A Newspaper does in depth interview with ‘the guy who screens album submissions’ @ a radio station | Hipster Runoff

A Newspaper does in depth interview with ‘the guy who screens album submissions’ @ a radio station


I am still kinda confused about 'how important radio play' is when it comes to the success of an unsigned band. I remember hearing stories about how bands would 'get a single on the radio', then they would get rich/become rock stars. Not sure if that romantic model still exists, or if blogs have replaced 'independent radio stations' as the official breeding ground of underground/independent music.

Do yall think blogs have replaced 'indie'/'college' radio?
Is radio 'totally irrelevant'?
Will NPR 'go under', or is their business model going to be all about being a bloggy NYTimes gimmicky content producer?

N e ways, some blog newspaper did an article about 'how to get ur band featured on a relevant radio station.' They interviewed 'the dude who listens to CDs that bands submit.' He just dished out some tips, wanting to help buzzbands 'get discovered' by him.


Have yall met Eric K Lawry?
Does he seem like 'a pretentious ass hole'?

Meet Eric J. Lawrence. If you're a musician, he can be one of the most important people in your life.

Lawrence is in charge of one of the most critical avenues to an independent rock band's success -- getting your songs played on KCRW-FM (89.9).

As the music librarian at KCRW, his job is to dive into the hundreds of albums sent to the Santa Monica station every week and surface a handful of CDs to place on a row of compact wooden shelves in his library. And it is these shelves that the station's 25 DJs and producers turn to to figure out what to play next.

Seems like a 'high stakes', make or break environment 4 the future of rock n roll.

Do yall know if this radio station is 'legit'? Is it a 'tastemaker'? Do u have a better chance of getting global fame if u get written about on Pitchfork, or should I just submit some CDs to local + college radio stations?

For indie bands, getting their music played on KCRW is a sign of success -- and not just because of the estimated 375,000 people per week who listen to the station's music programming, both online and over the air. That's because the public radio station has a reputation for being a tastemaker, with its fingers on the pulse of independent music trends poised to be the next big thing. It's one reason why music directors in Hollywood troll the station for new music to include in their television shows and movies.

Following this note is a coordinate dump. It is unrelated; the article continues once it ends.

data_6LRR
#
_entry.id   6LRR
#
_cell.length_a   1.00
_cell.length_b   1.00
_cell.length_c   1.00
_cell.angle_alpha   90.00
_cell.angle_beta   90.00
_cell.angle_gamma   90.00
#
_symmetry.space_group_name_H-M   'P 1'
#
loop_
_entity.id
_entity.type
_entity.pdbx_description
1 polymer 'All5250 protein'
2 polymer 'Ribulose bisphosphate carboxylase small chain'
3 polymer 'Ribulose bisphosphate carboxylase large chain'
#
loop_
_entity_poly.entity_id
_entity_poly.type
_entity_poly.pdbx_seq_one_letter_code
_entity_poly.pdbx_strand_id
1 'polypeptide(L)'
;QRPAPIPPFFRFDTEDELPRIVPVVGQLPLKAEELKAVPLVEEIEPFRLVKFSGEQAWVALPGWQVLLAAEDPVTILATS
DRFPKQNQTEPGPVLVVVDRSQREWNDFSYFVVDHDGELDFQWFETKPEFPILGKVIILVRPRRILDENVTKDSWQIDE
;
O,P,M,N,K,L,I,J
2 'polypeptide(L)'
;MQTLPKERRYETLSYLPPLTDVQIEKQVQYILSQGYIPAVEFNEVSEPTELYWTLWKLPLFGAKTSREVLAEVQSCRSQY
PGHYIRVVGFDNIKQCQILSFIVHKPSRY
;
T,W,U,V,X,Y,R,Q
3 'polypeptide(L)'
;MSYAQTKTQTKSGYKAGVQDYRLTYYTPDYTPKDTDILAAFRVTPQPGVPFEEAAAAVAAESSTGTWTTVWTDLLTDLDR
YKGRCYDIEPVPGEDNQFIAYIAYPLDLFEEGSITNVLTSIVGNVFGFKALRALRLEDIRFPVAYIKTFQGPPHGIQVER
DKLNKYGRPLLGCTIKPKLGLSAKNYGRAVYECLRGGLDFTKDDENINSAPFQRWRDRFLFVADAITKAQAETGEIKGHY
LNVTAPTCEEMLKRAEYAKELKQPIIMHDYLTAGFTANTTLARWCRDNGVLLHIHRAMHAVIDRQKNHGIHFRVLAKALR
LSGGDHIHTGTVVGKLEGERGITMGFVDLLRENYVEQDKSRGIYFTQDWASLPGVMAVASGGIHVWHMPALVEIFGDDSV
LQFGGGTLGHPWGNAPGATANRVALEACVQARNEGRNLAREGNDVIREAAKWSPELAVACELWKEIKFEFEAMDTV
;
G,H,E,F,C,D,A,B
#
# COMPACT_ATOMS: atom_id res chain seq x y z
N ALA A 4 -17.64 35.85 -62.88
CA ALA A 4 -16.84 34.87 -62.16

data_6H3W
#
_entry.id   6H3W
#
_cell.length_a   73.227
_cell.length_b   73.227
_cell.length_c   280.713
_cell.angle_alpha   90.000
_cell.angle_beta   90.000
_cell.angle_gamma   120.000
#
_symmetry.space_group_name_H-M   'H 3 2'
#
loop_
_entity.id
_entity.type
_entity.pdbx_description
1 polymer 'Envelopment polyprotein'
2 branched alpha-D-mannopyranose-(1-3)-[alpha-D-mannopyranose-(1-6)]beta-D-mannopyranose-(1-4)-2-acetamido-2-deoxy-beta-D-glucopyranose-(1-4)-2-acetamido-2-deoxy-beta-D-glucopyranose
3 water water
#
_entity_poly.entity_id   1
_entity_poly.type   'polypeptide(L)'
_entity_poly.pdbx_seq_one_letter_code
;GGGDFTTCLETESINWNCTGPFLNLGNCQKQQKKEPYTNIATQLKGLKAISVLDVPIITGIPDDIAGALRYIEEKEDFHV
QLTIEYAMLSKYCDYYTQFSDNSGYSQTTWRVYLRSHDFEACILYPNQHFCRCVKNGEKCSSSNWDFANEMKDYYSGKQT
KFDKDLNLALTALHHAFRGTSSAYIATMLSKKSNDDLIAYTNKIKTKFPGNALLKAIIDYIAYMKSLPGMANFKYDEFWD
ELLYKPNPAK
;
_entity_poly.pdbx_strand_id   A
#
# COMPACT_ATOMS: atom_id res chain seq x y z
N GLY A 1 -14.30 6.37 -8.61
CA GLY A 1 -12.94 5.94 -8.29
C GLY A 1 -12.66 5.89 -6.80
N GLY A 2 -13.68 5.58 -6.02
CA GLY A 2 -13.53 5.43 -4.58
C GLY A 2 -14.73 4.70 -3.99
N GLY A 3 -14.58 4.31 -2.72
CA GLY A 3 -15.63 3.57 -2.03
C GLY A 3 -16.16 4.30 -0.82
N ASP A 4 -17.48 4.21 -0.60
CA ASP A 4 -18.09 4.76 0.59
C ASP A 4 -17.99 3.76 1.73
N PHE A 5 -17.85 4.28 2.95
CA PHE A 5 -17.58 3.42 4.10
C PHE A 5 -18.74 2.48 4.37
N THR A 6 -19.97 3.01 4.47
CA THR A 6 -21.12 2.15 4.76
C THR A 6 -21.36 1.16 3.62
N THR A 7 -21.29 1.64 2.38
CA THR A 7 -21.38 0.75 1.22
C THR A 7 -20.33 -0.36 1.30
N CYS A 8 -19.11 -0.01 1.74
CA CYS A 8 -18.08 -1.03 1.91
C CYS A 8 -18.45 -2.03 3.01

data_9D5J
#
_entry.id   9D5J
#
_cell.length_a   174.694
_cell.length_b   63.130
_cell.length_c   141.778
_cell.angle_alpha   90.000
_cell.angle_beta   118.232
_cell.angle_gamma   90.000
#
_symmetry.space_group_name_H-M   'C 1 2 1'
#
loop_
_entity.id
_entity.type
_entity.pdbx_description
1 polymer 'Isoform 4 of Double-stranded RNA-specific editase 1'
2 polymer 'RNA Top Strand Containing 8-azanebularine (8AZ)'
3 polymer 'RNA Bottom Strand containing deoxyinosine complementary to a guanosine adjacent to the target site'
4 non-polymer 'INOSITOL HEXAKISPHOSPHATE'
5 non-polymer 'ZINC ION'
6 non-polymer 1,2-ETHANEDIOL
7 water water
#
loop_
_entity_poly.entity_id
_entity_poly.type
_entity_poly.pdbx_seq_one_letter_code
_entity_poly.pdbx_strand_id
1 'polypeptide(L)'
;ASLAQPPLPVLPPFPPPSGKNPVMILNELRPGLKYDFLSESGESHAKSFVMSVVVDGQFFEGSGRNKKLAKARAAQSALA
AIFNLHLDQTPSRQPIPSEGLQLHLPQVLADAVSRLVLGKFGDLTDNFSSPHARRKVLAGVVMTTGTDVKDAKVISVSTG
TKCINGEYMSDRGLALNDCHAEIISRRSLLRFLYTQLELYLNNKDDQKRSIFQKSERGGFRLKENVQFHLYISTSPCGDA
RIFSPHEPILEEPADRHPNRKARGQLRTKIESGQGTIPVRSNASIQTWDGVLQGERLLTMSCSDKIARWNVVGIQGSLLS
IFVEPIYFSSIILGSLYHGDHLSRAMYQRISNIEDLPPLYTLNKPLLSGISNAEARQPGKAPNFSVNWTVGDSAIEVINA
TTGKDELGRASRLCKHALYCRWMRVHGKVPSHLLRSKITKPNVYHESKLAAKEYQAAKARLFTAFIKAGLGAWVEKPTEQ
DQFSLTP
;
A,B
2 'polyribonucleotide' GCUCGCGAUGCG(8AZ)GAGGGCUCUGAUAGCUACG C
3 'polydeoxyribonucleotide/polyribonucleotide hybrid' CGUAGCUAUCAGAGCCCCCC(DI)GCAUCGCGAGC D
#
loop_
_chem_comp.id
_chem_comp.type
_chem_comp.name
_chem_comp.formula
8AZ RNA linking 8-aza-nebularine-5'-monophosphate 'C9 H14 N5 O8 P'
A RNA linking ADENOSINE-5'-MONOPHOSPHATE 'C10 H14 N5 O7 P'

As a result, the station gets anywhere from 200 to 400 unsolicited albums each week. Lawrence listens to every album and makes a record of whether it is added to the library or rejected. Of those, only 30 to 35 albums are chosen.

Here are his 5 tips for making sure he listens 2 ur shit.

1. Make it personal
2. get experienced
3. Make sure the songs are "Radio ready."
4. Include relevant (and legible) information
5. Send a CD

Not sure if I own any blank CDs. Might hire a 'manager' to make sure we get written about on pitchfork + get played on the radio.

Worried that my lofi project might not be 'produced' well-enough for radio play. Wish I could make indie rock that was as 'polished' as the Arcade Fire, Spoon, and the Hold Steady.

Don't send tunes that are recorded in a garage with an ambient mike from Best Buy, unless that's part of the sound. "Audio quality is the key," Lawrence said. "When we play our sets, the songs all have to flow together. If your song is thin and skeletal, it will sound underproduced next to the other songs around it that are more polished. It doesn't have to be big or loud. It just has to have good audio quality."

Just want to impress this bro. Get mad radio airplay. End up on a soundtrack. Release an album. Tour across the world. But it all starts with this bro. The gatekeeper 2 the buzz economy.

Is Radio Play 'important'?
Do people who are 'relevant tastemakers' listen to the radio?
Is the radio inefficient as an mp3 evaluation service because u can't 'fast forward' whenever a song starts 2 suck?
Have blogs 'replaced radio'?
What will replace blogs as buzzband tastemakers/incubators?
Are blogs 'the perfect format' for niche bands to expand their audiences?
Do u think buzzbands 'huddle around the radio' to hear themselves the first time they are played on the radio?
Do u have any advice for a band who wants to submit their music to a blog? Should they send a CD? Should they send a link to their bandcamp/myspace?
Do u think radio stations are 'bad for the environment' cuz they have such a big carbon footprint?
Do u hope terrestrial radio 'goes under'?
Do people still listen to radio?
If u were in a band, would u 'even bother' with 'the radio'?
Is 'radio play' a sign of pseudo-success for bands that aren't 'connected/aware' enough to realize that the 'indie music scene' is 'taking place on the internet'?
Are buzzbands born on the internet, the radio, or in 'relevant venues in a live setting'?
What is the best way for a band to 'make it'?

Might just give that bro a call, and 'demand to know' why his 'goddamn radio station' hasn't played my chillwave fuzzy buzz lofi sound project.

As a reward for reading this far, we have a bonus tip! You can always try to follow up with Lawrence either via e-mail or a phone call. His "office hours" are noon to 3 p.m. every Wednesday. Calls are cut off at 3 sharp, and the hold times might be insane. But if you get him on the phone, Lawrence can personally relay the status of your submission and perhaps why it did or did not make the cut. The number is (310) 314-4640

Laters, this bro